A key element of market risk in fixed rate bonds is interest rate risk. “In the credit space, analysing the risk and reward of investing in various credits comes down to the trade off between credit spread and default rates. You are trying to pick companies that will pay back their debt more reliably than their predicted default rate,” he says.
“That relationship over the past 40 years has – except for three years in the late 1980s – been in the favour of the investor. But if you buy fixed rate bonds, you are purchasing interest rate exposure and arguably more interest rate exposure than credit risk. When you are at the lowest point in a 40-year interest rate cycle, you can be right about the quality of the credits you are buying but still lose money due to interest rates going against you.”
In this way, he says, you will need to disaggregate the various factors within credit investments to “hone in on the element of credit investing that you as an investor are interested in.”
This is something that experienced credit investors do every day but can difficult to unpick as a multi-asset investor. So, in other words, it’s a great time to be a specialist, and a great time to parlay that experience into a fixed income fund.
There are also fewer managers focused on passive fixed income. “In equities there are 50 to 60 equity ETF providers whereas in fixed income there are only 15 providers and the top 10 have 98% of the assets.”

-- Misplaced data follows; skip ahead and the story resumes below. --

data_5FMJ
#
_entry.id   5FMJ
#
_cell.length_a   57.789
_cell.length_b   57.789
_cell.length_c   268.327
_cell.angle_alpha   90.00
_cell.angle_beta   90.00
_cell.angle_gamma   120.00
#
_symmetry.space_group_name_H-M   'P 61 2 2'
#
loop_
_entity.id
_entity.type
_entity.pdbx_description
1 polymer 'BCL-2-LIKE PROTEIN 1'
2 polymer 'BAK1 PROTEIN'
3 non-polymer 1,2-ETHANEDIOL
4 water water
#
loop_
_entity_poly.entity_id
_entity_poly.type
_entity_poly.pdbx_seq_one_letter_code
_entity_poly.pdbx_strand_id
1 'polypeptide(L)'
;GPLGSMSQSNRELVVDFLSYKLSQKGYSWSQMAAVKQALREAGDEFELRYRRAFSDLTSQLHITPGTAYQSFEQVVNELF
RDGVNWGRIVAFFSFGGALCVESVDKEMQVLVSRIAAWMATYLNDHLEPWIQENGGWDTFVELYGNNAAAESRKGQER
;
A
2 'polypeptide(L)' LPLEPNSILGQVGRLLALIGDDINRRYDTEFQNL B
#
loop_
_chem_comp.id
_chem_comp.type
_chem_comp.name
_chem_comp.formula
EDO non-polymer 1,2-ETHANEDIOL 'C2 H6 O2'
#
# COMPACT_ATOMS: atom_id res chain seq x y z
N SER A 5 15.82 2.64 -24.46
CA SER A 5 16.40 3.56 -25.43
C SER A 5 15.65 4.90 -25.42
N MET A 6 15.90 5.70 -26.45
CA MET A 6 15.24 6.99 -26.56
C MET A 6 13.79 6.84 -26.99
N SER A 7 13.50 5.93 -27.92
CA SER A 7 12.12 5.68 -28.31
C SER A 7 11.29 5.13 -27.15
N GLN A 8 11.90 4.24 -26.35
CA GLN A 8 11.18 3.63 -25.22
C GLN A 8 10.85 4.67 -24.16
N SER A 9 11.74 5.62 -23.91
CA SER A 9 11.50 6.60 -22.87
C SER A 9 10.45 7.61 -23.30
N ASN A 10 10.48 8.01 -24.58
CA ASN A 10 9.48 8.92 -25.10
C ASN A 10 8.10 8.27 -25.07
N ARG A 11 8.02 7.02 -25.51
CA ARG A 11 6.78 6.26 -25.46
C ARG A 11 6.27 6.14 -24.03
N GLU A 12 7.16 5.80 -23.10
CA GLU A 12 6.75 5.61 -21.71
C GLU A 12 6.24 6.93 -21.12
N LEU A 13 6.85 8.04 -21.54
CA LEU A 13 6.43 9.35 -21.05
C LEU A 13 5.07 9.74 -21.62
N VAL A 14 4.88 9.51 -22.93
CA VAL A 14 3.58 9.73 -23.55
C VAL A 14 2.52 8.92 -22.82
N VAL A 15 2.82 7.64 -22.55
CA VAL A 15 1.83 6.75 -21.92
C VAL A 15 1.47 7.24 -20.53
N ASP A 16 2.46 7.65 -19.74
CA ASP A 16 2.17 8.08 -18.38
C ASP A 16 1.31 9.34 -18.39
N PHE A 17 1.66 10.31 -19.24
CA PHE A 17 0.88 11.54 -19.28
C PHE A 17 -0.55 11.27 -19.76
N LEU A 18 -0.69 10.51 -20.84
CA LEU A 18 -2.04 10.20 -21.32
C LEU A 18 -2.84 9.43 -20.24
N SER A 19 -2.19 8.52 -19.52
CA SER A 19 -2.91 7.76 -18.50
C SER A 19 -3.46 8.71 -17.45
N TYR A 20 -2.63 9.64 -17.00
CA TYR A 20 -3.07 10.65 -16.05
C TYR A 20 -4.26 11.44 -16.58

Assets under management in fixed income ETFs are even more top heavy with Deutsche Bank, BlackRock and Lyxor dominating the market. “Although there are 400 fixed income ETFs most of the asset are concentrated in the top 40 funds. Issuers have tried to innovate but, in general, few new funds have resonated with investors. The fires of competition need to be stoked.”
Tabula will be working with IHS Markit on the initial indices that it’s funds will track. At the same time, Tabula is an authorised representative of Cheyne Capital until it gets its standalone FCA authorisation. Tabula’s emergence confirms that the ETF scene is booming, with both new suppliers and new ideas; ETF Stream has written recently about HanETF and marketßeta, confirming it as one of the busiest sectors in the investment world.
Beyond his desire to get Tabula in front of investors, Lytle also thinks that the fixed income asset class deserves more publicity. “Fixed income could do with more media exposure”, he suggests.
“Compared to equity, fixed income gets very little coverage,” he says. “This is because fixed income is a more technical asset. Investment outcomes can be modelled and calculated. That is boring for people. In contrast, in equity, there is no absolute determinant of value. Equities are all about stories and relative value. Two analysts can disagree vehemently about the correct value for a share.”